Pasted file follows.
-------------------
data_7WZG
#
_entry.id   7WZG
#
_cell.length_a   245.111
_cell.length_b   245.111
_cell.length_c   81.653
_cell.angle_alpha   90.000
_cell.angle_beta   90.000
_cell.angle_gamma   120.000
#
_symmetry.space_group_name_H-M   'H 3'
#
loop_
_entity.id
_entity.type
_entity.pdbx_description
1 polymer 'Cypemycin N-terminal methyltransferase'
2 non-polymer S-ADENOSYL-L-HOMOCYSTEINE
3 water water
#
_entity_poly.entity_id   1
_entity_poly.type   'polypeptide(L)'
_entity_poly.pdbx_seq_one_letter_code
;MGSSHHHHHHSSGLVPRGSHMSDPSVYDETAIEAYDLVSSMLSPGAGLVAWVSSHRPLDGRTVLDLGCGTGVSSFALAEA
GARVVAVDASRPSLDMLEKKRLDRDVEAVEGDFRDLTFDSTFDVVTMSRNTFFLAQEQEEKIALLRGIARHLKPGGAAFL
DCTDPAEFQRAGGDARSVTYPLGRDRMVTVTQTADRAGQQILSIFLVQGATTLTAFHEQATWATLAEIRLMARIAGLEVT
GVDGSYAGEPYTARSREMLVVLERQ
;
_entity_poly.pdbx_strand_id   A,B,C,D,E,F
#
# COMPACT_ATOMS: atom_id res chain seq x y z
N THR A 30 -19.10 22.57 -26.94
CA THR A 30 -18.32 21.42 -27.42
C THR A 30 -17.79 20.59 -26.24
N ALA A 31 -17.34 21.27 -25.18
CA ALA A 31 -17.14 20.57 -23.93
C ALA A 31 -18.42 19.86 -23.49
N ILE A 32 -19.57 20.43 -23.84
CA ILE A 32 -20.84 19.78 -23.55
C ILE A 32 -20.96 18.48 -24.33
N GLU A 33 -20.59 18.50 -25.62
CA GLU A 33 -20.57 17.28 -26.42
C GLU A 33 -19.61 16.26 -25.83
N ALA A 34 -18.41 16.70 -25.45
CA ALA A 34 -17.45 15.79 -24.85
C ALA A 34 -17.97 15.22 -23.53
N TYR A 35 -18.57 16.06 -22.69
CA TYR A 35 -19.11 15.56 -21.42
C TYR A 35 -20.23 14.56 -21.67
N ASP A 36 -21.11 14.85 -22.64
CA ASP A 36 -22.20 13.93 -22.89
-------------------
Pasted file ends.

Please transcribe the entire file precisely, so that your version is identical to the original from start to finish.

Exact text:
data_7WZG
#
_entry.id   7WZG
#
_cell.length_a   245.111
_cell.length_b   245.111
_cell.length_c   81.653
_cell.angle_alpha   90.000
_cell.angle_beta   90.000
_cell.angle_gamma   120.000
#
_symmetry.space_group_name_H-M   'H 3'
#
loop_
_entity.id
_entity.type
_entity.pdbx_description
1 polymer 'Cypemycin N-terminal methyltransferase'
2 non-polymer S-ADENOSYL-L-HOMOCYSTEINE
3 water water
#
_entity_poly.entity_id   1
_entity_poly.type   'polypeptide(L)'
_entity_poly.pdbx_seq_one_letter_code
;MGSSHHHHHHSSGLVPRGSHMSDPSVYDETAIEAYDLVSSMLSPGAGLVAWVSSHRPLDGRTVLDLGCGTGVSSFALAEA
GARVVAVDASRPSLDMLEKKRLDRDVEAVEGDFRDLTFDSTFDVVTMSRNTFFLAQEQEEKIALLRGIARHLKPGGAAFL
DCTDPAEFQRAGGDARSVTYPLGRDRMVTVTQTADRAGQQILSIFLVQGATTLTAFHEQATWATLAEIRLMARIAGLEVT
GVDGSYAGEPYTARSREMLVVLERQ
;
_entity_poly.pdbx_strand_id   A,B,C,D,E,F
#
# COMPACT_ATOMS: atom_id res chain seq x y z
N THR A 30 -19.10 22.57 -26.94
CA THR A 30 -18.32 21.42 -27.42
C THR A 30 -17.79 20.59 -26.24
N ALA A 31 -17.34 21.27 -25.18
CA ALA A 31 -17.14 20.57 -23.93
C ALA A 31 -18.42 19.86 -23.49
N ILE A 32 -19.57 20.43 -23.84
CA ILE A 32 -20.84 19.78 -23.55
C ILE A 32 -20.96 18.48 -24.33
N GLU A 33 -20.59 18.50 -25.62
CA GLU A 33 -20.57 17.28 -26.42
C GLU A 33 -19.61 16.26 -25.83
N ALA A 34 -18.41 16.70 -25.45
CA ALA A 34 -17.45 15.79 -24.85
C ALA A 34 -17.97 15.22 -23.53
N TYR A 35 -18.57 16.06 -22.69
CA TYR A 35 -19.11 15.56 -21.42
C TYR A 35 -20.23 14.56 -21.67
N ASP A 36 -21.11 14.85 -22.64
CA ASP A 36 -22.20 13.93 -22.89